9.  Stitch the elastic ends together and wiggle the waistband to pull the elastic inside its casing.

Sweet.  Done.

Tuesday 26 March 2013

'71 MGB Race Car Clock

The making of an analogue time piece.
A bit over a year ago we rather ambitiously went on a frenzied but rewarding mission making everyone's Christmas presents.  I managed to document some of the projects in a timely manner, but lost steam half way through, letting the process photos gather the digital equivalent of dust and cobwebs.  Perhaps, it's time to unearth another one of those undertakings.

One gift I didn’t have to think hard about for a clock for my other half.  Well, there was a lot of thinking involved, but that involved resolving the design details as opposed to coming up with the concept.  We have a garage/workshop, which is my husband’s greasy second home.  He didn’t have a clock and couldn’t get his phone out of his pocket with filthy hands to check the time, so there were frequent issues with punctuality, especially around dinner time.  I set out to resolve this persistent concern with something of design significance to this wonderful man: his 1971 MGB race car.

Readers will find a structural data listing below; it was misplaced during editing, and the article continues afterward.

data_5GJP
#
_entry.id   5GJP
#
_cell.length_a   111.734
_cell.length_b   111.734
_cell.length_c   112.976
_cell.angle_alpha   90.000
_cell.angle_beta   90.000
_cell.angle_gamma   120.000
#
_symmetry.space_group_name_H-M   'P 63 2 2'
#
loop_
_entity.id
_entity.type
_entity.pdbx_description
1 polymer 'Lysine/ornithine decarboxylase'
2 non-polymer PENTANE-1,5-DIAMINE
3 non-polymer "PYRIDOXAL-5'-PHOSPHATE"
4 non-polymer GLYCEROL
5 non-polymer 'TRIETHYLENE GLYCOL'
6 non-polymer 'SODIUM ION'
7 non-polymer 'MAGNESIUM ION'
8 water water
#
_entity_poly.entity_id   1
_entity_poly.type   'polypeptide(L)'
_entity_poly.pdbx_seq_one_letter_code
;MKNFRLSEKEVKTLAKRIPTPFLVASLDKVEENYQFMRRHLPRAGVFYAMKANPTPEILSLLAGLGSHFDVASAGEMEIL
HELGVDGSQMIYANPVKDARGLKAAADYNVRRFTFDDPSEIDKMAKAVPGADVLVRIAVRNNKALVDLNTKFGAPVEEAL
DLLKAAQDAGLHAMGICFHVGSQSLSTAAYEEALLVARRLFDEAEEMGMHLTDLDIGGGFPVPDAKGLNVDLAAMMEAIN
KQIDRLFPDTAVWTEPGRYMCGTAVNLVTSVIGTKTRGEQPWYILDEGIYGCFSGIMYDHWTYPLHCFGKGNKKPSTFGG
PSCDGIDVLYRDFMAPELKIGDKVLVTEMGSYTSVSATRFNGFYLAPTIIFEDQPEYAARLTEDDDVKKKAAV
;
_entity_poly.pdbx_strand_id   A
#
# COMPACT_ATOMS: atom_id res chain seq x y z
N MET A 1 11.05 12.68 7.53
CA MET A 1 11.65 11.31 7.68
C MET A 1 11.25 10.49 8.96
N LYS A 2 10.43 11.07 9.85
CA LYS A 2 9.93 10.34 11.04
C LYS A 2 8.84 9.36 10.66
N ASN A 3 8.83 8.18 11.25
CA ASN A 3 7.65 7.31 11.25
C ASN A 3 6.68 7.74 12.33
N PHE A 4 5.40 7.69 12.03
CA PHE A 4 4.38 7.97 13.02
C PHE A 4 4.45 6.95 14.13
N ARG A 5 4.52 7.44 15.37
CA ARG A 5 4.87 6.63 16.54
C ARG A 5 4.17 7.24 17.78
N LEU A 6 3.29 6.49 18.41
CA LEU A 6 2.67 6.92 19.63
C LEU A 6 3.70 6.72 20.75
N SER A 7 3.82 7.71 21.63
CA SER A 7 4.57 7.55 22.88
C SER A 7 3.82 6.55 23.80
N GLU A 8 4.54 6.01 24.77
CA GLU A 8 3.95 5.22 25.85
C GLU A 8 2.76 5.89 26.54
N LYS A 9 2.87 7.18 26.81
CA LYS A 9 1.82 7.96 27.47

MGB in action.  Photo taken by some race meeting photographer
I had the design finalised by mid November and cut the first prototype.  I gleefully patted myself on the back for being so organised with the whole Christmas whatsitnow.  The plywood clock face had the design engraved into it, and then the design was cut separately out of card and inlaid into the wood recess.  It worked perfectly, so I sent the files to the fabricator to have the inlay components cut out of brass.  After not hearing back from them for a few weeks, I got slightly anxious and called them, only to be told that they couldn’t cut brass and that they had emailed me about the issue.  The email must have been eaten by the internets because I never received it.  I really wanted the vintage look of brass, but by then it was too late to find another fabricator, so I made the decision to use stainless steel instead.  At least that would match the chrome of the car.
Plywood and card mock up.  The card pieces fit perfectly into the laser engraving in the plywood